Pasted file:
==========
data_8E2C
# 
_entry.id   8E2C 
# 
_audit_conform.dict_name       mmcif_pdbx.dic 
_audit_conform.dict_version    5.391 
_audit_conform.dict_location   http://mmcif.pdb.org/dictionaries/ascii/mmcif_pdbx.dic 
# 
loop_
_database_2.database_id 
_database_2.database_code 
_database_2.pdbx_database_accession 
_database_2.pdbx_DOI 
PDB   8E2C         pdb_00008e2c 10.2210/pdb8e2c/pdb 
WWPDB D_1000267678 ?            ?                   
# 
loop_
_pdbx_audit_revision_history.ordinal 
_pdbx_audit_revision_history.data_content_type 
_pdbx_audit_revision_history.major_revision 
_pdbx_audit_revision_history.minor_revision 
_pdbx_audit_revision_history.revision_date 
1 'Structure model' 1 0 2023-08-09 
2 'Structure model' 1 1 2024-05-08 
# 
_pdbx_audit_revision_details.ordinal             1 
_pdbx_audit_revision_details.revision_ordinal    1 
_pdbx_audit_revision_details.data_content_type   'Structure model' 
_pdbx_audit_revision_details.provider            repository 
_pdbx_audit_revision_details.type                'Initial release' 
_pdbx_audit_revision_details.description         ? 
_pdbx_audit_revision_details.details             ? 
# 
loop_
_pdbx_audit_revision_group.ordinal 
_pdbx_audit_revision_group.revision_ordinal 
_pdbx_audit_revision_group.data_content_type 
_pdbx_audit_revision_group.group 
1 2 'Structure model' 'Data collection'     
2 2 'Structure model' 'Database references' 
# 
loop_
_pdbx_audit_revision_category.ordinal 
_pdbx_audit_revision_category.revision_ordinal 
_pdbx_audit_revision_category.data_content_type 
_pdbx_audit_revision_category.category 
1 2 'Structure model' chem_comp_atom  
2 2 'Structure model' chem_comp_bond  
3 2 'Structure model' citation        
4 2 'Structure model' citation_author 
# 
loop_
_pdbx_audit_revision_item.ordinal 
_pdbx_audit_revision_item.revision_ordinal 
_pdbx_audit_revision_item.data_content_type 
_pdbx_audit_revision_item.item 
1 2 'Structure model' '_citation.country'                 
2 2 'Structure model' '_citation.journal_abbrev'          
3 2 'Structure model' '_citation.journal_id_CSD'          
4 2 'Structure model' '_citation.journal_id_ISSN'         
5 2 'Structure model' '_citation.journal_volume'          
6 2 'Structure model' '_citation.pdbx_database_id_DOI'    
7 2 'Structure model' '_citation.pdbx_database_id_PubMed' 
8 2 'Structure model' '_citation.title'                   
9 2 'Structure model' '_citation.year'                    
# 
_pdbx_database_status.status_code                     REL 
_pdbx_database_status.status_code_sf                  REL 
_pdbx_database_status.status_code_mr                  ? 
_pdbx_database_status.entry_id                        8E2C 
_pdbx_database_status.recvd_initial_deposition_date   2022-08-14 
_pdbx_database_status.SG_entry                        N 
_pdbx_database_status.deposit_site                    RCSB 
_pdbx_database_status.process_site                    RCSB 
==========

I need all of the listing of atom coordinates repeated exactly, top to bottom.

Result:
data_8E2C
# 
_entry.id   8E2C 
# 
_audit_conform.dict_name       mmcif_pdbx.dic 
_audit_conform.dict_version    5.391 
_audit_conform.dict_location   http://mmcif.pdb.org/dictionaries/ascii/mmcif_pdbx.dic 
# 
loop_
_database_2.database_id 
_database_2.database_code 
_database_2.pdbx_database_accession 
_database_2.pdbx_DOI 
PDB   8E2C         pdb_00008e2c 10.2210/pdb8e2c/pdb 
WWPDB D_1000267678 ?            ?                   
# 
loop_
_pdbx_audit_revision_history.ordinal 
_pdbx_audit_revision_history.data_content_type 
_pdbx_audit_revision_history.major_revision 
_pdbx_audit_revision_history.minor_revision 
_pdbx_audit_revision_history.revision_date 
1 'Structure model' 1 0 2023-08-09 
2 'Structure model' 1 1 2024-05-08 
# 
_pdbx_audit_revision_details.ordinal             1 
_pdbx_audit_revision_details.revision_ordinal    1 
_pdbx_audit_revision_details.data_content_type   'Structure model' 
_pdbx_audit_revision_details.provider            repository 
_pdbx_audit_revision_details.type                'Initial release' 
_pdbx_audit_revision_details.description         ? 
_pdbx_audit_revision_details.details             ? 
# 
loop_
_pdbx_audit_revision_group.ordinal 
_pdbx_audit_revision_group.revision_ordinal 
_pdbx_audit_revision_group.data_content_type 
_pdbx_audit_revision_group.group 
1 2 'Structure model' 'Data collection'     
2 2 'Structure model' 'Database references' 
# 
loop_
_pdbx_audit_revision_category.ordinal 
_pdbx_audit_revision_category.revision_ordinal 
_pdbx_audit_revision_category.data_content_type 
_pdbx_audit_revision_category.category 
1 2 'Structure model' chem_comp_atom  
2 2 'Structure model' chem_comp_bond  
3 2 'Structure model' citation        
4 2 'Structure model' citation_author 
# 
loop_
_pdbx_audit_revision_item.ordinal 
_pdbx_audit_revision_item.revision_ordinal 
_pdbx_audit_revision_item.data_content_type 
_pdbx_audit_revision_item.item 
1 2 'Structure model' '_citation.country'                 
2 2 'Structure model' '_citation.journal_abbrev'          
3 2 'Structure model' '_citation.journal_id_CSD'          
4 2 'Structure model' '_citation.journal_id_ISSN'         
5 2 'Structure model' '_citation.journal_volume'          
6 2 'Structure model' '_citation.pdbx_database_id_DOI'    
7 2 'Structure model' '_citation.pdbx_database_id_PubMed' 
8 2 'Structure model' '_citation.title'                   
9 2 'Structure model' '_citation.year'                    
# 
_pdbx_database_status.status_code                     REL 
_pdbx_database_status.status_code_sf                  REL 
_pdbx_database_status.status_code_mr                  ? 
_pdbx_database_status.entry_id                        8E2C 
_pdbx_database_status.recvd_initial_deposition_date   2022-08-14 
_pdbx_database_status.SG_entry                        N 
_pdbx_database_status.deposit_site                    RCSB 
_pdbx_database_status.process_site                    RCSB 